A Dissertation on Elective Attractions

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J. Murray, 1785 - Chemical affinity - 382 pages
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This book has been very badly scanned. Whole pages illegible; on occasions we see picture of the scanner's hands.
Jane Darcy
King's College London

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Page xx - ... have an attraction ; suppose further A combined with c to saturation (this union I shall call Ac) should upon the addition of b tend to unite with it to the exclusion of c, A is then said to attract b more strongly than c, or to have a stronger elective attraction for it; lastly let the union of Ab on the addition of a be broken, let b be rejected, and a chosen in its place, it will follow that a exceeds b in attractive power, and we shall have a series a, b, c in respect of efficacy.
Page xvii - Considering the vast distance, we may neglect the diameters and look upon the heavenly bodies, in most cases, as gravitating points. But contiguous bodies are to be regarded in a very different light; for the figure and situation, not of the whole only, but of the parts, produce a great variation in the effects of attraction.
Page 62 - I know with certainty that the slight sketch now proposed will require above 30,000 exact experiments before it can be brought to any degree of perfection. But when I reflected on the shortness of life, and the instability of health, I resolved to publish my observations, however defective, lest they should perish with my papers, and I shall relate them as briefly as possible.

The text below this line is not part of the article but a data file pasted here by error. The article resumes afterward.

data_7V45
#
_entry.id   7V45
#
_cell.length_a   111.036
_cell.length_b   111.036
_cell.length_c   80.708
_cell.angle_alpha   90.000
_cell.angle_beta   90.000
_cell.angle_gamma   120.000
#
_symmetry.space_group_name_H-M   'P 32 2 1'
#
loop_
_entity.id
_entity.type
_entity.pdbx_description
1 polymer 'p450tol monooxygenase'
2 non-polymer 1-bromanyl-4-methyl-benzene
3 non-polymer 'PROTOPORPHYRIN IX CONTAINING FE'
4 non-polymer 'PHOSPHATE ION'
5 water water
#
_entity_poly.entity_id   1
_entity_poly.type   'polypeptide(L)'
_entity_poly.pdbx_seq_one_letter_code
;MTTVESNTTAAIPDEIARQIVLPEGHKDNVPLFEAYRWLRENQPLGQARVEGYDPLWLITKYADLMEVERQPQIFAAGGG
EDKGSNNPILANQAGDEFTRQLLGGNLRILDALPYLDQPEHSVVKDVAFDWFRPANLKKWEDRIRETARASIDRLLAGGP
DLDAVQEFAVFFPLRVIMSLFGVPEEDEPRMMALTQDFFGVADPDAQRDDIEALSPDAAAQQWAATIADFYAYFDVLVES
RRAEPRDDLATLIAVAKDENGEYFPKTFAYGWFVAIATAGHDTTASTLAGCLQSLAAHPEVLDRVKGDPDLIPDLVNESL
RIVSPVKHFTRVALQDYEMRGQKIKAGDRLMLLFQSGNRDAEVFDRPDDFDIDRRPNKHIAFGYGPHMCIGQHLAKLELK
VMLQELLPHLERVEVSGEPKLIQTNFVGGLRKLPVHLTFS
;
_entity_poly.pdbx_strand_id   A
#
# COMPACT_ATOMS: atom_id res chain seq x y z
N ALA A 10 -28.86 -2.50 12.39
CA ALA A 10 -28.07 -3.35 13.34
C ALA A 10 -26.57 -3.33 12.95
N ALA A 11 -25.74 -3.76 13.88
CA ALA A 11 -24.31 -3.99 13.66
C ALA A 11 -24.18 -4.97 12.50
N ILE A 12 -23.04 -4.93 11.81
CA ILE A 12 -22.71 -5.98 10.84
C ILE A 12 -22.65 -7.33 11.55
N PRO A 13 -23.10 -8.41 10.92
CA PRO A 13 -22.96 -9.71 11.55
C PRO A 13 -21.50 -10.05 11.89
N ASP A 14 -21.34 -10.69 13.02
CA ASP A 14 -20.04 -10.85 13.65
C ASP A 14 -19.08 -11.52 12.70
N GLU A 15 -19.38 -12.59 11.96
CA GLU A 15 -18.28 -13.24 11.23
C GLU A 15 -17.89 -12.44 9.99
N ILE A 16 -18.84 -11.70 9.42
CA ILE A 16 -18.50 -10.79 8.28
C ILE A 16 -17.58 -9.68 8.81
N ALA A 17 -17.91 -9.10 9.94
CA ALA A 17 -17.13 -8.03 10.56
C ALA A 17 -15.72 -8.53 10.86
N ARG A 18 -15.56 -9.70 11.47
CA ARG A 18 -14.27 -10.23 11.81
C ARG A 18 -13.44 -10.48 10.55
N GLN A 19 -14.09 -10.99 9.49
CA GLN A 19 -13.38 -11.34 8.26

Page xviii - In this dissertation I shall endeavour to determine the order of attractions according to their respective force ; but a more accurate measure of each, which might be expressed in numbers and which would throw great light on the whole of this doctrine, is as yet a desideratum." The meaning to be attached to the terms "order of attractions...
Page 274 - Siberia by the natural cold. la its common ftate, therefore, it is to be eonfidered as a metal in fufi;on ; and fince, in its folid ftate, it is nearly as malleable as lead, it by no means ought to be placed among the femimetals, 'Otherwife the whole elafs muft be con' fidered, • fidered as brittle, for none is malleable when in fufion.
Page 20 - ... of a new portion of phlogifton, it is felf-evident, as well as conformable to experiment, that this cannot be effected by the addition of calces. If therefore ochre be put into a folution of vitriol of copper, no copper will be precipitated ; but iron added to the folution is foon obferved to be covered with a cupreous pellicle ; for it yields part of its phlogifton, which...
Page xix - But heterogeneous fubftances, when mixed together, and left to themfelves to form combinations, are influenced by difference of quality rather than of quantity. This we call attraction of...
Page i - Englifli reader would be abundantly ferved by a faithful tranflation of this admirable manual of theoretical Chemiftry. His duty plainly forbad him to alter or fupprefs any thing ; and his reverence for the great author deterred him from the thought of making any addition. But fome time has elapfed...
Page 254 - ... and by no means to friction in a body full of liquids. Animals without lungs have their temperature depending on that of the medium in which they live ; to us they feel cold, not to adduce any more proofs of the efficacy of the air.
Page 310 - ... acid was repeated, as long as the liquor retained any vifcidity, or any red vapours arofe, in which four ounces of nitrous acid were confumed in all, and the quantity of faccharine acid obtained was four drachms, two fcruples.

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